crypto ipsec transform-set MyTunnel esp-3des esp-sha-hmac
 mode transport
!
//IPSec Profile that calls the transform set
crypto ipsec profile MyProf
 set transform-set MyTunnel
!
//connect the protection profile to the tunnel interface
interface Tunnel0
 tunnel protection ipsec profile MyProf

Now we need to verify. I am going to only show the verification from R1. The verification from R3 would be similar.

R1#show ip route
Codes: C - connected, S - static, R - RIP, M - mobile, B - BGP
       D - EIGRP, EX - EIGRP external, O - OSPF, IA - OSPF inter area
       N1 - OSPF NSSA external type 1, N2 - OSPF NSSA external type 2
       E1 - OSPF external type 1, E2 - OSPF external type 2
       i - IS-IS, su - IS-IS summary, L1 - IS-IS level-1, L2 - IS-IS level-2
       ia - IS-IS inter area, * - candidate default, U - per-user static route
       o - ODR, P - periodic downloaded static route

Gateway of last resort is not set

     1.0.0.0/30 is subnetted, 2 subnets
C       1.1.1.0 is directly connected, Serial0/0
S       1.1.2.0 [1/0] via 1.1.1.1
     20.0.0.0/8 is variably subnetted, 2 subnets, 2 masks
C       20.20.20.0/24 is directly connected, Tunnel0
D       20.0.0.0/8 is a summary, 00:29:31, Null0
     10.0.0.0/8 is variably subnetted, 2 subnets, 2 masks
C       10.10.10.0/24 is directly connected, Loopback0
D       10.0.0.0/8 is a summary, 00:29:31, Null0
D    30.0.0.0/8 [90/297372416] via 20.20.20.3, 00:29:27, Tunnel0
!
!
R1#show ipv6 route
IPv6 Routing Table - 7 entries
Codes: C - Connected, L - Local, S - Static, R - RIP, B - BGP
       U - Per-user Static route
       I1 - ISIS L1, I2 - ISIS L2, IA - ISIS interarea, IS - ISIS summary
       O - OSPF intra, OI - OSPF inter, OE1 - OSPF ext 1, OE2 - OSPF ext 2
       ON1 - OSPF NSSA ext 1, ON2 - OSPF NSSA ext 2
C   2001:1::/64 [0/0]
     via ::, Loopback0
L   2001:1::1/128 [0/0]
     via ::, Loopback0
C   2001:2::/64 [0/0]
     via ::, Tunnel0
L   2001:2::1/128 [0/0]
     via ::, Tunnel0
R   2001:3::/64 [120/2]
     via FE80::C20A:14FF:FE84:0, Tunnel0
L   FE80::/10 [0/0]
     via ::, Null0
L   FF00::/8 [0/0]
     via ::, Null0
!
!
R1#show ipx route
Codes: C - Connected primary network,    c - Connected secondary network
       S - Static, F - Floating static, L - Local (internal), W - IPXWAN
       R - RIP, E - EIGRP, X - External, A - Aggregate
       s - seconds, u - uses, U - Per-user static/Unknown, H - Hold-down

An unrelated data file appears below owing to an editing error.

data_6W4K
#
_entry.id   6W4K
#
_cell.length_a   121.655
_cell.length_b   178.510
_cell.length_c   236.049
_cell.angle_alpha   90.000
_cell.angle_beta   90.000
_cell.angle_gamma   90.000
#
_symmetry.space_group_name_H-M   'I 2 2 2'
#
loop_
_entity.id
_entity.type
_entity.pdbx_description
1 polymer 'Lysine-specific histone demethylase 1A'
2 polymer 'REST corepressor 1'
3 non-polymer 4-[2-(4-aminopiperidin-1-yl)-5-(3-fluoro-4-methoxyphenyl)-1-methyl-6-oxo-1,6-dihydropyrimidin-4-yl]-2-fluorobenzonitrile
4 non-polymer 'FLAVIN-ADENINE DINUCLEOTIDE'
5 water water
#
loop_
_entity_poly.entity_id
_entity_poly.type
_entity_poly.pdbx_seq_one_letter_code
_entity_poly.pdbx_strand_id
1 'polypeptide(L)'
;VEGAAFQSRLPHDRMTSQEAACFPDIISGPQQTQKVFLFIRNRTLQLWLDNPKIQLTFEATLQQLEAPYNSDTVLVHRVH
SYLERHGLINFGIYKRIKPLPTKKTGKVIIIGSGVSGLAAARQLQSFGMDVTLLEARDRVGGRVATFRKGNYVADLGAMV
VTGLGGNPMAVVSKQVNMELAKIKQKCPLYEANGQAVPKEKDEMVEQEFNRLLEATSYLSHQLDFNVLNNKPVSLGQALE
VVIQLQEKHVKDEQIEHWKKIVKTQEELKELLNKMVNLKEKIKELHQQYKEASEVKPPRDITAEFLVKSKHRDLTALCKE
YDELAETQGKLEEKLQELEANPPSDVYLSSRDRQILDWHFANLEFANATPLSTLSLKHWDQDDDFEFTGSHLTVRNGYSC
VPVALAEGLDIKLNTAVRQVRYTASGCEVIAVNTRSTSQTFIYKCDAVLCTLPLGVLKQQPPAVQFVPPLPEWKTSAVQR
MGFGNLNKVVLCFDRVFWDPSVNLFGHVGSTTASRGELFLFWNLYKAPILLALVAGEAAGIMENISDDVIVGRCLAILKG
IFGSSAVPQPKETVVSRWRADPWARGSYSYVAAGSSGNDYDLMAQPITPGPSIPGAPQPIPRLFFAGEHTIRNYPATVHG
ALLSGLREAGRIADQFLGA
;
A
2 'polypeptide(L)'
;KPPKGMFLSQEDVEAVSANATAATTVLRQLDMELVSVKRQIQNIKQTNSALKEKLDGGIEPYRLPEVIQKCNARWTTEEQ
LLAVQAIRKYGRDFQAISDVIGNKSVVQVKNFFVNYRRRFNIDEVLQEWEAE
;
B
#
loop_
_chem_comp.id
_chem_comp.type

3 Total IPX routes. Up to 1 parallel paths and 16 hops allowed.

No default route known.

C         F1 (UNKNOWN),       Lo0
C         F2 (TUNNEL),        Tu0
R         F3 [151/01] via       F2.c003.0d60.0000,   28s, Tu0
!
!
//IPv4
R1#ping 30.30.30.1 source loop0

Type escape sequence to abort.
Sending 5, 100-byte ICMP Echos to 30.30.30.1, timeout is 2 seconds:
Packet sent with a source address of 10.10.10.1
!!!!!
Success rate is 100 percent (5/5), round-trip min/avg/max = 1/3/4 ms
!
!
//IPv6
R1#ping 2001:3::1 sourc loop0

Type escape sequence to abort.
Sending 5, 100-byte ICMP Echos to 2001:3::1, timeout is 2 seconds:
Packet sent with a source address of 2001:1::1
!!!!!
Success rate is 100 percent (5/5), round-trip min/avg/max = 0/3/4 ms
!
!
//IPX--note that you cannot specify the source
//the destination can be determined by
//show ipx interface loop0 (on R3)
R1#ping ipx F3.c003.0d60.0000

Type escape sequence to abort.
Sending 5, 100-byte IPX Novell Echoes to F3.c003.0d60.0000, timeout is 2 seconds:
!!!!!
Success rate is 100 percent (5/5), round-trip min/avg/max = 4/4/8 ms
!
!
//and let's check the crypto
//phase 1
R1#show crypto isakmp sa
dst             src             state          conn-id slot status
1.1.2.2         1.1.1.2         QM_IDLE              2    0 ACTIVE
1.1.1.2         1.1.2.2         QM_IDLE              1    0 ACTIVE
!
//phase 2--note protocol 47 is GRE
R1#show crypto ipsec sa

interface: Tunnel0
    Crypto map tag: Tunnel0-head-0, local addr 1.1.1.2

   protected vrf: (none)
   local  ident (addr/mask/prot/port): (1.1.1.2/255.255.255.255/47/0)
   remote ident (addr/mask/prot/port): (1.1.2.2/255.255.255.255/47/0)
   current_peer 1.1.2.2 port 500
     PERMIT, flags={origin_is_acl,}